35. The wireless communication device of claim 34, wherein the other wireless communication transceiver comprises a communication band that overlaps with a Bluetooth communication band.
36. The wireless communication device of claim 35, wherein the other wireless communication transceiver comprises an IEEE 802.11 transceiver.
37. The wireless communication device of claim 36, wherein the Bluetooth state machine is:
connected to the IEEE 802.11 transceiver; and
configured to cause the Bluetooth module to enter a passive state, responsive to sensing an IEEE 802.11 signal.
Description
    BACKGROUND OF THE INVENTION
  • [0001]
    1. Field of the Invention
  • [0002]
    The invention relates generally to wireless communication and more particularly to Bluetooth wireless communication.
  • [0003]
    2. Background
  • [0004]
    Consumers are increasingly demanding long battery life and more consistent connections for wireless communication devices, including short range wireless communication devices. The Bluetooth wireless communication standard, as defined in the IEEE Std 802.15, defines a short range wireless communication system (also known as a wireless personal area network (WPAN)) for use on consumer electronic devices. See IEEE Std 802.15, The Institute of Electrical and Electronics Engineers, Inc., New York, N.Y., 1999 (Reaff 2003).
  • [0005]
    There are many Bluetooth applications. One example is a cellular telephone having Bluetooth connections to a wireless (Bluetooth) headset. That is, a cellular telephone, in addition to having a cellular transceiver (e.g., U.S. personal communication system (PCS) transceiver or a global system for mobile communication (GSM) transceiver), would have a Bluetooth transceiver for communicating with a headset. The headset also has a Bluetooth transceiver. The headset additionally has a speaker and a microphone for transmitting audio information (typically voice) to and from the user. With such a Bluetooth cellular telephone and headset, the user does not have to use a loudspeaker or hold the cellular telephone close to the user's ear and mouth to talk and listen. Essentially, this is a convenient way of carrying on a “hands free” conversation.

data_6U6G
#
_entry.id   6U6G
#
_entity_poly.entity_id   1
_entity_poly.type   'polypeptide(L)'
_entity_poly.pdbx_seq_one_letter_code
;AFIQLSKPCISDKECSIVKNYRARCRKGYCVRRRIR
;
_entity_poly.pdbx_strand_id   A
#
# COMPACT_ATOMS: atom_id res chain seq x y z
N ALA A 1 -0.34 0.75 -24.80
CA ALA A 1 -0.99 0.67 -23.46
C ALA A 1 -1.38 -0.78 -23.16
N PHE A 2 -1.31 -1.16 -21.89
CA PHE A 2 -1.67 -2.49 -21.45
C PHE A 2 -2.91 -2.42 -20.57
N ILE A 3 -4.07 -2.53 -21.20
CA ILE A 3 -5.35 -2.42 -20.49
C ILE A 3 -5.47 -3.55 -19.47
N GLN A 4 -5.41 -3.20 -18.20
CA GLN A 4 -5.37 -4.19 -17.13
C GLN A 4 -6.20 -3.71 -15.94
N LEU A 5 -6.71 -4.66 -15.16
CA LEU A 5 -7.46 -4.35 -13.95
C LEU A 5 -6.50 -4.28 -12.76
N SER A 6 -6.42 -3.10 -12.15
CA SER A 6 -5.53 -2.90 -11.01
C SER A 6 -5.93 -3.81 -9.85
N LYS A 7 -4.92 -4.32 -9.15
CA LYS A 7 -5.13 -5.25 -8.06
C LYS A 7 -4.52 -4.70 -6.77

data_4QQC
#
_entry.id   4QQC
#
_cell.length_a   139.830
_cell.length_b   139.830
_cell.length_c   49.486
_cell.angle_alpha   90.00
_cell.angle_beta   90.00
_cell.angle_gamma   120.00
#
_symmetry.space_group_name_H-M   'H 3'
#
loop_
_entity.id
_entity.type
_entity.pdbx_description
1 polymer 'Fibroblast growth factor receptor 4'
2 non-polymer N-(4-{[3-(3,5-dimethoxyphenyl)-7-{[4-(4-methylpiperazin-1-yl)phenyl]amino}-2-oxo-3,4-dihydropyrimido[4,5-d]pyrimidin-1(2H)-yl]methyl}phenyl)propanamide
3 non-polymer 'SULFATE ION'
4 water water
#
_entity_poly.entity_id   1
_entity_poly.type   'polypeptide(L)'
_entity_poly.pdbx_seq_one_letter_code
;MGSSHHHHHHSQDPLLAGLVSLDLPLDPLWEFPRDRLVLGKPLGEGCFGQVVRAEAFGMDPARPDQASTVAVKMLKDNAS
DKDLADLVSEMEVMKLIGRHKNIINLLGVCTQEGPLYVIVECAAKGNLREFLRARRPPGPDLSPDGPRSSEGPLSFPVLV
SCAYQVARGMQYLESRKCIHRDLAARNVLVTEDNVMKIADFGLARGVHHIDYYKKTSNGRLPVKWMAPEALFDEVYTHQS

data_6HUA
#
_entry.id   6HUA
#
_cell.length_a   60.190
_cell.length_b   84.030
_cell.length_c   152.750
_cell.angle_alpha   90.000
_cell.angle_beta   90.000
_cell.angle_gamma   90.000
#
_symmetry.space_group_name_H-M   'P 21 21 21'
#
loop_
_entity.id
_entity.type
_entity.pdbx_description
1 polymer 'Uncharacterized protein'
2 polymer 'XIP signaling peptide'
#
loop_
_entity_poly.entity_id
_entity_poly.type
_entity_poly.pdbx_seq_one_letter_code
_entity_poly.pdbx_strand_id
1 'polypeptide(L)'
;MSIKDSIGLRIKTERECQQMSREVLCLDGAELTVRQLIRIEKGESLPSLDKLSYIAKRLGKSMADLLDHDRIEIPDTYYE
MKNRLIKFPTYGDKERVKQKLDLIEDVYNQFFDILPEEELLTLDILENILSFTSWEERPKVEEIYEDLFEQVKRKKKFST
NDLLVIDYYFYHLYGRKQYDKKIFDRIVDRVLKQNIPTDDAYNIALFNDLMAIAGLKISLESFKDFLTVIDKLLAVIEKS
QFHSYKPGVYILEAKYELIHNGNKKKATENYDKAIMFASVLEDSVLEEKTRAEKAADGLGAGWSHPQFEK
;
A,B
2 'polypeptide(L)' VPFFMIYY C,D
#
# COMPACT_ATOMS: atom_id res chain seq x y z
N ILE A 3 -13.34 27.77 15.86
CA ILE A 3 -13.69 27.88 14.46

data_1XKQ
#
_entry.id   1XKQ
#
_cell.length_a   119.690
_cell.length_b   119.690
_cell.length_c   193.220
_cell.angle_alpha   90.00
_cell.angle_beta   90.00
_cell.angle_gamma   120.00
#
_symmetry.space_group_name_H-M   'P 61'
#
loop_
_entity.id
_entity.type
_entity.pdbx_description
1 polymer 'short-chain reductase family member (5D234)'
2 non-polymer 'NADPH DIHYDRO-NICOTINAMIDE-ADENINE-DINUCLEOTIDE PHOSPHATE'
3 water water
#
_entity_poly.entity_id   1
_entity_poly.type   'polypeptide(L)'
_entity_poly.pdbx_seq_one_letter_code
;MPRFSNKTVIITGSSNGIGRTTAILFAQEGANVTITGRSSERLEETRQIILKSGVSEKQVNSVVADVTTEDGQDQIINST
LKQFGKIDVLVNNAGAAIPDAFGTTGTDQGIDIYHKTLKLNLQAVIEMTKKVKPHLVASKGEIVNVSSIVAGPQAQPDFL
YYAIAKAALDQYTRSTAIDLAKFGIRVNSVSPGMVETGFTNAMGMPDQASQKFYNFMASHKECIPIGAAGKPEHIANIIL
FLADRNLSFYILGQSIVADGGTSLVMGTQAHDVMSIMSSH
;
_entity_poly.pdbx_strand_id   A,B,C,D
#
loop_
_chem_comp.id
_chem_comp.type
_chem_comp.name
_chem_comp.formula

• [0006]
    One problem with such an arrangement is that the cellular telephone and headset consume power while searching in Bluetooth, as will be described more fully below. This is especially problematic in portable applications with limited portable power supplies, such as, for example, as described above, in cellular telephones and wireless headsets.
  • [0007]
    Another example of a Bluetooth application is a Bluetooth connection between a Bluetooth enabled cellular telephone and a Bluetooth enabled automobile. For example, a cellular telephone might download map data, such as, for example, a map, over the cellular communication network for use with the automobile navigation system. The map data may be transferred from the cellular telephone to the automobile via a Bluetooth communication.
  • [0008]
    Searching in Bluetooth consumes power. Searching can be defined as checking for the presence of another Bluetooth device or for a Bluetooth command from another device. For example, a Bluetooth module in any of the following states or modes is considered searching: page state, page scan state, inquiry state, inquiry scan state, sniff mode, hold mode and park state. See IEEE Std 802.15, Volume 2, Part B, Section 8, pp. 133-188.
  • [0009]
    Bluetooth communication systems are made up of peer to peer communications. That is, there is no base station or central network. In a Bluetooth peer to peer connection, one of the peers, known as the master Bluetooth device, or simply as the master, controls the communication. The other peer, known as the slave Bluetooth device, or simply as the slave, is controlled by the master. One master can control up to seven slaves in the present Bluetooth standard. A grouping of a master and one or more connected slaves is called a piconet. Piconets can be connected together to form a scatternet. The arrangements of piconets and scatternets will not be described further here.
  • [0010]